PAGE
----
The first day of 2018 marked the start of a new law in Iceland requiring equal pay for men and women – said to be the first of its kind. Under the new law, companies and government agencies that employ at least 25 people must obtain certification of their policies enforcing equal pay for equal work. The new Equal Pay Standard assesses “a company’s pay policies, classification of jobs according to equal value and wage analysis on the basis of the classification, as well as formalizing policies and processes related to pay decisions,” according to Iceland’s Ministry of Welfare. Companies that fail to do so will face fines, though smaller companies will have until 2021 to comply. The new legislation, which still allows for differences in pay due to individual factors, such as experience or job performance, was supported by Iceland’s center-right government as well as the opposition in a parliament with a nearly 50-50 split between men and women. Iceland has been ranked as the world’s most gender-equal country by the World Economic Forum for the past nine years, and lawmakers say they plan to completely eliminate the pay gap by 2020. [Al Jazeera]

Why it matters: The pay gap has for years been a prominent and persistent political issue around the world. American politicians such as Vermont Sen. Bernie Sanders seized on Iceland’s new policy and called for the United States to follow suit, posting on Facebook: “We must follow the example of our brothers and sisters in Iceland and demand equal pay for equal work now, regardless of gender, ethnicity, sexuality or nationality.” Women in the U.S. earned about 82 cents for every dollar a man made in 2016, according to Labor Department data. The figure has been a rallying cry for athletes, celebrities, politicians, including former President Barack Obama, and many others. Critics, however, still claim the pay gap statistic is oversimplified and doesn’t consider factors such as career choice or additional hours worked.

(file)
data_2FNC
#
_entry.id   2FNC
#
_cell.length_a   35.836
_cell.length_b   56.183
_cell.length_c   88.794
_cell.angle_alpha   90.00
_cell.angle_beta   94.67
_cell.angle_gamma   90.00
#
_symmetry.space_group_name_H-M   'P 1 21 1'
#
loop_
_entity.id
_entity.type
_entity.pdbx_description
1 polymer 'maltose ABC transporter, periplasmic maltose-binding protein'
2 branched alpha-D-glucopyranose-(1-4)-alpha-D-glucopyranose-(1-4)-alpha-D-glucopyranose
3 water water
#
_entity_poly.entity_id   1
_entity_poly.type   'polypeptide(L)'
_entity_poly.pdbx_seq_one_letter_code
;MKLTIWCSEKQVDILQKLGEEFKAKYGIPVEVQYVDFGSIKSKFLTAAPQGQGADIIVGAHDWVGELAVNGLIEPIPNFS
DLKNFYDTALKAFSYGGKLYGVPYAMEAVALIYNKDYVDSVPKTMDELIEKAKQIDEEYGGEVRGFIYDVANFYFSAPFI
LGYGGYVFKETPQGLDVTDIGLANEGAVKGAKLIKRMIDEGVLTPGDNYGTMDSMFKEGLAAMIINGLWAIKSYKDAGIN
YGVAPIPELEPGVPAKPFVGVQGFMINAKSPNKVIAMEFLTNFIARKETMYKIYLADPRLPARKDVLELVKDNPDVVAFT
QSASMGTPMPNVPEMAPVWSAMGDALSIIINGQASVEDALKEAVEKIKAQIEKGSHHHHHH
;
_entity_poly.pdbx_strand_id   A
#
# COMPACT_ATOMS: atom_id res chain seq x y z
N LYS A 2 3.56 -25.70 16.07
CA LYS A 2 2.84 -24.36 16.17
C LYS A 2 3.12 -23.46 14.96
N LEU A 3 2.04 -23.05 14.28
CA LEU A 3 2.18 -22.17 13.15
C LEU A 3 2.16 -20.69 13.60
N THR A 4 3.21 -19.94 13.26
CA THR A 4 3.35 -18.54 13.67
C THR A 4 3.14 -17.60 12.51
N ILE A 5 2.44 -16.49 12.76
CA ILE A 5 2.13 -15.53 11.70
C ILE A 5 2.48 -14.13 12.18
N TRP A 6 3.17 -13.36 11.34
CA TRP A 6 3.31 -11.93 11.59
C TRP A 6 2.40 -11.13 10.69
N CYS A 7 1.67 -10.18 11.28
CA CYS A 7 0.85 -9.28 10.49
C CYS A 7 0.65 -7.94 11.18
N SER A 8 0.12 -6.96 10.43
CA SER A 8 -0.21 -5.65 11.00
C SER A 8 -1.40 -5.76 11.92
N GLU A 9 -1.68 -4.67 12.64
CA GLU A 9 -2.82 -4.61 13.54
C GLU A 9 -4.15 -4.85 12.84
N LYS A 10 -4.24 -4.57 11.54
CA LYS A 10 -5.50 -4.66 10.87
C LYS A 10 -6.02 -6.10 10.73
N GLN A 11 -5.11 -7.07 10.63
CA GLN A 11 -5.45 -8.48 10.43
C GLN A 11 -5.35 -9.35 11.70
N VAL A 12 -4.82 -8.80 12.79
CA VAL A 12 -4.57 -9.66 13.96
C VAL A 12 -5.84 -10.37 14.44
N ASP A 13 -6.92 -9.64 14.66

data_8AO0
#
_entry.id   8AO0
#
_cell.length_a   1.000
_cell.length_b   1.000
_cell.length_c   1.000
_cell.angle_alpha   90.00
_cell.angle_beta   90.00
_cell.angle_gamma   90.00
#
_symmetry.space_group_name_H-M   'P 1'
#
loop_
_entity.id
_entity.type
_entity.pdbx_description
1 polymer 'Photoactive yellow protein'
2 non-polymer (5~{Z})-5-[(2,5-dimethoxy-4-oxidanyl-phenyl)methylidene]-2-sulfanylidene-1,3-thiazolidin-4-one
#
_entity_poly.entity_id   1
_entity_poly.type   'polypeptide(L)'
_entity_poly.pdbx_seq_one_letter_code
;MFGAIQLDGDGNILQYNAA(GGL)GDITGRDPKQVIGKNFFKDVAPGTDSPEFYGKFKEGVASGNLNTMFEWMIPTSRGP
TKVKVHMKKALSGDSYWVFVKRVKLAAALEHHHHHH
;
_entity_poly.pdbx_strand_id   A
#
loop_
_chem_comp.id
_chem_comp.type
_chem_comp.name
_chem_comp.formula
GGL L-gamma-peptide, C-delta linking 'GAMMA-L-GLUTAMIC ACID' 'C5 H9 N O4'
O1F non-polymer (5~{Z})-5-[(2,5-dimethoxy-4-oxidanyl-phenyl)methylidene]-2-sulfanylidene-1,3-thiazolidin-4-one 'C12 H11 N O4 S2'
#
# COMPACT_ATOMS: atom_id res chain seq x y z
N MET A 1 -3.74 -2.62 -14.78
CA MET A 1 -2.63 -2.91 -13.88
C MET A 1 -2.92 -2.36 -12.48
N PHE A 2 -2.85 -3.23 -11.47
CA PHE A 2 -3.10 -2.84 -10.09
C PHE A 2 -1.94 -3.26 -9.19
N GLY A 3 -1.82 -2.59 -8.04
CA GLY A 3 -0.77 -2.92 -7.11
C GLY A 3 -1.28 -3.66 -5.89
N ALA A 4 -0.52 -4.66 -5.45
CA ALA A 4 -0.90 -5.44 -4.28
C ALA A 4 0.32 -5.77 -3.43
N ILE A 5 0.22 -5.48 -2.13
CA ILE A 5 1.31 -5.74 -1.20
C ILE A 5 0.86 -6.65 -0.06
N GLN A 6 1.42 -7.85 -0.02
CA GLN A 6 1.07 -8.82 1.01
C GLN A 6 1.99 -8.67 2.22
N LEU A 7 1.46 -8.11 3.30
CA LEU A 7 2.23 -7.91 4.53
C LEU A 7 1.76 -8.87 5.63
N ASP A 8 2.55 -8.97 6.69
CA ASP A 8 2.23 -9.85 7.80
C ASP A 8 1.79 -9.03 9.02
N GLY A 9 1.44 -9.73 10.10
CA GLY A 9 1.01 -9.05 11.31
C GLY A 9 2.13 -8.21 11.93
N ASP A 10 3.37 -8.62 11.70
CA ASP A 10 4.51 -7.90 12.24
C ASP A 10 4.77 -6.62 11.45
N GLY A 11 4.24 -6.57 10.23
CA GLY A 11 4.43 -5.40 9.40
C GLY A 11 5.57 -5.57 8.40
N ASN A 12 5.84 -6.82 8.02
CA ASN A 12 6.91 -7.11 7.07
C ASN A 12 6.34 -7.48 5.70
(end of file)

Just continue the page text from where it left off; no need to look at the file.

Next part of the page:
5. A wave of startups launched in the wake of the #MeToo movement. Can they survive?

People participate in a

People participate in a “MeToo” protest march for survivors of sexual assault and their supporters in Hollywood. Photo by Lucy Nicholson/Reuters

The #MeToo movement that began in the wake of widespread sexual misconduct allegations against Hollywood producer Harvey Weinstein has sparked a wave of allegations against other powerful men across industries – and, for many companies, a closer look at Human Resources policies and training on sexual harassment. But the movement also has launched a wave of startups focused on the issue of sexual harassment in the workplace, the Washington Post reports. Some are platforms for anonymous reporting hotlines. Others offer third-party human resource coaches. All “want to disrupt a costly and persistent problem,” the Post says. [The Washington Post]

Why it matters: Companies spend millions of dollars dealing with sexual harassment cases each year, the Equal Employment Opportunity Commission says. There are huge costs involved, not only in dealing with the misconduct allegations themselves but in secondary costs, “such as lower productivity and higher turnover, which could be staggering over time,” the Post reports. But how exactly to prevent the behavior is an issue that has mystified workplace psychologists for decades, PBS NewsHour’s Rhana Natour reports. Studies have shown most sexual harassment training isn’t effective — if its success is measured at all. Businesses have not historically wanted to spend a lot of money on prevention, the Post says, so the challenges for startups are not only convincing companies to buy in, but also delivering a product that actually works.